CODremoved = Pop x QPCCOD

mass removed from


the system

QPCCOD = per-capita COD contribution (kg


COD inhab"' d"'); BCOD = efficiency of COD

removal (%)
Estimate of daily COD
mass used by the
biomass

i'coD =

Estimate of sulfate load

COSO4 convened = ^mean X Cso, X s o ,

COSO4 ^j = load of SO4 converted into sulfide


(kg SO4 d~'); Cso, = average influent SO4
concentration (kg SO4 m"''); 30, = efficiency of
sulfate reduction (%)

Estimate of daily COD


mass used in sulfate
reduction

CODso, = COso, converte


S^" + 2O2 => SO4"
(32g) + (64g) ^ (96g)

CODso^ = COD used by the BRS for sulfate

Estimate of daily COD

CODCH, =

CODsiudge = daily COD mass converted into


biomass (kg CODsiudge d"'); ycoD = sludge yield,
as COD (kg COD.iudge kg COD^Inoved); Y= sludge
yield, as TVS (kg TVS kg COD^e^nioved);
TVS-COD = conversion factor (1 kg TVS =
1.42 kg CODsiudge); TVS = total volatile solids

= CODremoved x

converted into
sulfide

mass converted into

reduction (kg CODgo, d"^); KCOD-SO^ = COD

consumed in sulfate reduction (0.667 kg CODSO4


g - CODso,

_ CODm, x K x (275-F T)
QCH, px/<coD x 1.000

CODcH4 = daily COD mass converted into methane


(kg CODcH4 d"^); QCH4 = theoretical volumetric
production of methane (m'' d"'); i? = gas constant
(0.08206 atm L m o r ' K"'); T= operational
temperature of the reactor ( C); P = atmospheric
pressure (1 atm); KCOD = COD of one mole of

CH4 (0.064 kg CODcH4 m o r ' )


Estimate of methane
loss

Qw CH4 = QCH,
Qo-CH.=QcH,xpo

Qw-cH4 = methane loss as waste gas (m^ d"'); p =


percentage of methane in the gaseous phase lost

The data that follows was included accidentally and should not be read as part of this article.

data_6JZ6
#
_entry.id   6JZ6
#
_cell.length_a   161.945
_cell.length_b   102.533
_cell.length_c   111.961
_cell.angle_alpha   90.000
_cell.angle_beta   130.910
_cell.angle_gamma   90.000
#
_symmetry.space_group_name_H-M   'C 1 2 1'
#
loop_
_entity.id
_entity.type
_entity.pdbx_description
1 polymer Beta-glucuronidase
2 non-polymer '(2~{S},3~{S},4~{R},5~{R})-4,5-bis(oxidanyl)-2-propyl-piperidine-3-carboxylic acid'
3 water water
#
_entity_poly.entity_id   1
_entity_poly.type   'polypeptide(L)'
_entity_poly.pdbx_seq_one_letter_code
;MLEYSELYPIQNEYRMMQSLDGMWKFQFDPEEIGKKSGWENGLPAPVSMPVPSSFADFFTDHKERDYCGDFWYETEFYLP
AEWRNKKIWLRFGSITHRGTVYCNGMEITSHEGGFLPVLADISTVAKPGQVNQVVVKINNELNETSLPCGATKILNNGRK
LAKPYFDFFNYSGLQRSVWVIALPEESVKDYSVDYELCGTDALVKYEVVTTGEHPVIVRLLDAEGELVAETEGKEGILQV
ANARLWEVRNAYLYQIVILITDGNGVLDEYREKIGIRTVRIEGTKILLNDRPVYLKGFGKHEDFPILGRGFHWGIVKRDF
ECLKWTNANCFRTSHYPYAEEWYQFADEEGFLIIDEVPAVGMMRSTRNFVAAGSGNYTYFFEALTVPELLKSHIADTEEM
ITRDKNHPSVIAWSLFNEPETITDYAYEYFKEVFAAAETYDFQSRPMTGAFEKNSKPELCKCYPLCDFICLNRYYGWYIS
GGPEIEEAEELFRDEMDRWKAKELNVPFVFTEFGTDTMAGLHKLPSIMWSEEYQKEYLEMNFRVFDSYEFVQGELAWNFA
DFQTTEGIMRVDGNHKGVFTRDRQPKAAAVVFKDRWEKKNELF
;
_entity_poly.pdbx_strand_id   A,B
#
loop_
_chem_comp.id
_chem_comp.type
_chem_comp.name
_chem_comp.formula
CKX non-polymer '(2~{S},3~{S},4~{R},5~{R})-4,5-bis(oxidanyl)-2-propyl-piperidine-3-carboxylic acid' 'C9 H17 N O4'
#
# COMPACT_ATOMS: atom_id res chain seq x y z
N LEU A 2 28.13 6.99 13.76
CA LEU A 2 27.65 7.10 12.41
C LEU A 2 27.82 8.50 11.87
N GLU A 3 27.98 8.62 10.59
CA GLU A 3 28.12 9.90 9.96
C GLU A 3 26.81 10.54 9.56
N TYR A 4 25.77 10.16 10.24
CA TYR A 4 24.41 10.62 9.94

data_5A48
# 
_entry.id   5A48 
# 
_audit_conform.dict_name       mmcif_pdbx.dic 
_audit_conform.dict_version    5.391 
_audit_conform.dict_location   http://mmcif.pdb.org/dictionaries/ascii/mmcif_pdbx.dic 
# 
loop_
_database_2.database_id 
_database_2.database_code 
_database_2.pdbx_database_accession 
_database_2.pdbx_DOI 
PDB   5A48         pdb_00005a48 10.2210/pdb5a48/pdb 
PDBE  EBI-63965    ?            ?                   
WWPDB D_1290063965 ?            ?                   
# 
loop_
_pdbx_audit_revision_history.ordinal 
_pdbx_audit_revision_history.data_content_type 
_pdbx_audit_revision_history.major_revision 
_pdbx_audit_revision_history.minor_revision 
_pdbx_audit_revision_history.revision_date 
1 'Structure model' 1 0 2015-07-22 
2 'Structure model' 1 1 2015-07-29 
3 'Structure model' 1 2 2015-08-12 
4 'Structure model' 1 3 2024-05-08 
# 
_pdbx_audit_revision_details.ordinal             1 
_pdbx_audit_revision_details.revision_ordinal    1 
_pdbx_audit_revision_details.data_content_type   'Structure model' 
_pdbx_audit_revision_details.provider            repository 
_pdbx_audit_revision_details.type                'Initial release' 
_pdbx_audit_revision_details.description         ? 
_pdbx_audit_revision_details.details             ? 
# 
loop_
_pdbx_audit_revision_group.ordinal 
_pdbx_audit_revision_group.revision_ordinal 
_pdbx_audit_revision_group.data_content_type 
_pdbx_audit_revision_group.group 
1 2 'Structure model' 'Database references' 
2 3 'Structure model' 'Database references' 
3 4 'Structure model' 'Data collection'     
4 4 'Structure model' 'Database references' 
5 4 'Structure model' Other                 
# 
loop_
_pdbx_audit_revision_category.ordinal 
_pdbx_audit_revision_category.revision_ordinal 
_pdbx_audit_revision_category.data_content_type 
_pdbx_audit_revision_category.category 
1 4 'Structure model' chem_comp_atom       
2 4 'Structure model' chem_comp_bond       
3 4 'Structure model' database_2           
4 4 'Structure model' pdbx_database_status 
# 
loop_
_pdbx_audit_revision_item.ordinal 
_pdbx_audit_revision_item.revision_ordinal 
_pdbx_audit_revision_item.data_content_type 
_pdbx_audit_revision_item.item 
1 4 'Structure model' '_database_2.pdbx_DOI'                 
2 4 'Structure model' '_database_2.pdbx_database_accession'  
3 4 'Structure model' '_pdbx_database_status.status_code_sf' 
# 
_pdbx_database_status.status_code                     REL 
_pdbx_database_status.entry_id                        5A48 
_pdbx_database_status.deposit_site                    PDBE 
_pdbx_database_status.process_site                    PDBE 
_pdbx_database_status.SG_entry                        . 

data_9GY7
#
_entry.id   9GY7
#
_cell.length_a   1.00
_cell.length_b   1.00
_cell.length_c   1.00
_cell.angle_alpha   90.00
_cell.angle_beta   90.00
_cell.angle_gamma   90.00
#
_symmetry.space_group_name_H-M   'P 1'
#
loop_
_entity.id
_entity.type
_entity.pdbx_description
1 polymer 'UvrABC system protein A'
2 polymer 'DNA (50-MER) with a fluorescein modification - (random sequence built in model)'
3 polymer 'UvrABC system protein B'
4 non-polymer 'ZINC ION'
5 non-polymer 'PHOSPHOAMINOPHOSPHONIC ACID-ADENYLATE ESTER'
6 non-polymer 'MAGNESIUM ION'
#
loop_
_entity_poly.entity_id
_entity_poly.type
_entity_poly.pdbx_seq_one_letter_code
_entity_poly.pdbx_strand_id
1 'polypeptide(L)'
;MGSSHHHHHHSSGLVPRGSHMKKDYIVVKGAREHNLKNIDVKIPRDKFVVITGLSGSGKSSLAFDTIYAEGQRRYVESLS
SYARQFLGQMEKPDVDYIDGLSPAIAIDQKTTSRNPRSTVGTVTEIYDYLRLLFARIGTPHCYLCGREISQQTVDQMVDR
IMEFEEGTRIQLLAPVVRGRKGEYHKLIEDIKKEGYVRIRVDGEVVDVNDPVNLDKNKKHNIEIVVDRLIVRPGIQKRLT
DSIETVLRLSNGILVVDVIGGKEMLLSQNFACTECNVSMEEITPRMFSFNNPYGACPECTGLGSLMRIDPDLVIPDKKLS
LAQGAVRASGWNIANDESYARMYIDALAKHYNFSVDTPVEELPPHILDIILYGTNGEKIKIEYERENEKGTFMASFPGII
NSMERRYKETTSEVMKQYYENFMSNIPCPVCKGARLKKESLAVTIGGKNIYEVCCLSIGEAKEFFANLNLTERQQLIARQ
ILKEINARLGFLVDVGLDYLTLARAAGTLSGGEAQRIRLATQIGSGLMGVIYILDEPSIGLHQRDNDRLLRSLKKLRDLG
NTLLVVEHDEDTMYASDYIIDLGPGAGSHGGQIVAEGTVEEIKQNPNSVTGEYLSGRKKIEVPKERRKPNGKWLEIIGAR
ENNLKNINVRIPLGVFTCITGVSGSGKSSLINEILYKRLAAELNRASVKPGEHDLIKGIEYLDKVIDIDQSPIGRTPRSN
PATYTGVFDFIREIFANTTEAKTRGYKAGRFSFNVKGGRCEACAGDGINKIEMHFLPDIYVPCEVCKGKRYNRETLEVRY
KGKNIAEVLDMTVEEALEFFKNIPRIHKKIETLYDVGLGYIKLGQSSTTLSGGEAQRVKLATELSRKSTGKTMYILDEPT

as waste gas (%); QO-CH4 = other methane losses
in the gaseous phase (m^ d"'); po = percentage of
methane in the gaseous phase considered as other
losses (%); QL-CH4 = loss of dissolved methane in
the liquid effluent (m^ d"'); p t = concentration of
dissolved methane in the liquid effluent (kg m"');
/cH4 = conversion factor of methane mass into
COD mass (4 kg COD kg CHj')

QL-CH. = fn,ean XpL X/CH, X

Estimate of actual
methane production

Qactuai-CH4 = QCH, - QW-CH, - QO-CH, - QL-CH>

Qactuai-cH4 = actual producton of methane


available for energy recovery (m'' d"')

Estimate of available

PEavaUabIe-CH4 = QN-actual-CH, X CH4

PEactuai-CH4 = available energy potential (MJ d~');


QN-actuai-cH4 = normalized methane production
(Nm' d"'); CH4 = calorific energy of methane
(35.9 MJ Nm-')

energy potential

The mass balance carried out by Souza (2010) through


measurements in reactors, in both pilot- and demonstration-scale, indicated the following ranges in relation to
the global COD: soluble in the effluent (14-24%), sludge
in the effluent (10-20%), sludge retained in the reactor

(8-10%), methane in the biogas (24-30%), dissolved


methane (16-18%), and sulfate reduction (4.5-5%). It is
observed that these values are close to the ones obtained
from the simulations using the mathematical model
developed.

2749

Table 3

Water Science & Technology | 66.12 | 2012

L. C. S. Lobato et al. \ Estimates of methane ioss and energy in anaerobic reactors

Main characteristics of the UASB reactors used to validate the model

Characteristic

Pilot-scale

Demo-scale

Full-scale

Location

CePTS*

CePTS*

Ona - Belo Horizonte - Brazil

Laboreaux - Itabira - Brazil

Population (inhab.)

140

330,000

30,000

Mean influent owrate (L s"^)

0.02

0.32

660

70

Number of units

24

Dimensions (m)

D = 0.3

D = 2.0

38.4x6.4

21.7x6.2
4.5
1,210.9

Useful depth (m)

4.0

4.5

4.5

Useful volume (m'^)

0.36

14.0

2,211.9

Full-scale

(*) Centre for Research and Training on Sanitation - Belo Horizonte - Brazil.

(a)
COO not
conerted into
CH4, and lost
witiithe
effluent
m

COD used
in Sulfate
reduction
7%

(b)

(c)

COD
conveftedlnto
sludge ' ' ^
COD used in
^^
sulfate
\
"
reduction
5%

COD
converted into
COD used in f^ng
sulfate
1504
reduction
3%

converted into
CH4, and lost
with the
effluent
35%

COD not
converted into
CH4, and lost

Ottier
C0DCH4
losses
3%

30%